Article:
Two Whooping Cough Cases Confirmed In Grant County
Public health workers in Grant County are investigating two confirmed cases of Whooping Cough -- including one that took the life of a baby.

The baby died Tuesday night at Children's Hospital in Seattle.

The other child is recovering at home in Grant County.

"We are deeply saddened by the tragic death of this baby," said Dr. Alexander Brzezny, Grant County Health Officer. "Our hearts go out to the family during this very difficult time."

The Grant County Health District is working with those exposed to the infected children to try to prevent the disease from spreading.

According to the federal Centers for Disease Control and Prevention, 8,000 to 25,000 cases of Whooping Cough, also known as Pertussis, are reported each year.

Experts say Pertussis has re-emerged as one of the most pressing public health issues during the last decade -- due to increasing numbers of cases and lower vaccination rates.

Public health officials are investigating multiple outbreaks of Pertussis in the United States, including cases in California and Idaho.

"Many adults and adolescents, such as high school students, may not yet have had a booster," says Jeff Ketchel, Health District administrator. "Talk with your health care provider about staying current on vaccines."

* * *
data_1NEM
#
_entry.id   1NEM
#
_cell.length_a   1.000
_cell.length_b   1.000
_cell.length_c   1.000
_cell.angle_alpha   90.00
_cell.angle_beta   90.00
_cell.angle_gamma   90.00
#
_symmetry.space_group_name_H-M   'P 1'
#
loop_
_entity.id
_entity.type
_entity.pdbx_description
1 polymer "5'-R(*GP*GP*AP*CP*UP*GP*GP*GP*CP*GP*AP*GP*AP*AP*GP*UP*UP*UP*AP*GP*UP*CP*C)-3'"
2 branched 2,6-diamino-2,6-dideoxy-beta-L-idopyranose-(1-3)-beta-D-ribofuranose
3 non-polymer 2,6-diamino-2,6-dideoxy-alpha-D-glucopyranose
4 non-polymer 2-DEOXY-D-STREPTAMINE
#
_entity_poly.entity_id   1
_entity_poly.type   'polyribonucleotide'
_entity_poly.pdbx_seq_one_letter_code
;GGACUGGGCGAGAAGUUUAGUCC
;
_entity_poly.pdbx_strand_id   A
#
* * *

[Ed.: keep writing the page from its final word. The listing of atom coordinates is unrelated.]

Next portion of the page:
From 2005-2009 Washington state had 2,636 cases of whooping cough. During this same time period Grant County had 17 cases.

About one in 20 infants with Pertussis get pneumonia ( lung infection) and about one in 100 will have convulsions.

Pertussis can be fatal, especially in babies that are less than a year old.

Nearly all infants with Pertussis get the infection from an infected adult.

A typical case of Pertussis starts with a cough and runny nose for one-to-two weeks, followed by weeks to months of rapid coughing fits that sometimes ends with a whooping sound. Fever is rare.

Unfortunately, young infants are less likely to have a notable cough - caregivers and health care providers should consider the possibility of Pertussis in infants with coughs or colds to help in prompt diagnosis and treatment.

Health officials remind us of the following facts about Pertussis:
  • Pertussis is a vaccine preventable disease.
  • Children should get five DTaP vaccinations between two months of age and when they start school.
  • Because immunity from Pertussis vaccine or disease wears off, family members and caregivers of infants should make sure they are up to date with their Pertussis vaccinations.
  • To protect their babies, women should get the Tdap booster before, during or immediately after pregnancy.
  • All health care workers and childcare providers should be fully immunized for Pertussis.
  • The Tdap booster shot is available and recommended for people 11-64.
  • Tdap vaccine is required for 6th grade school entry.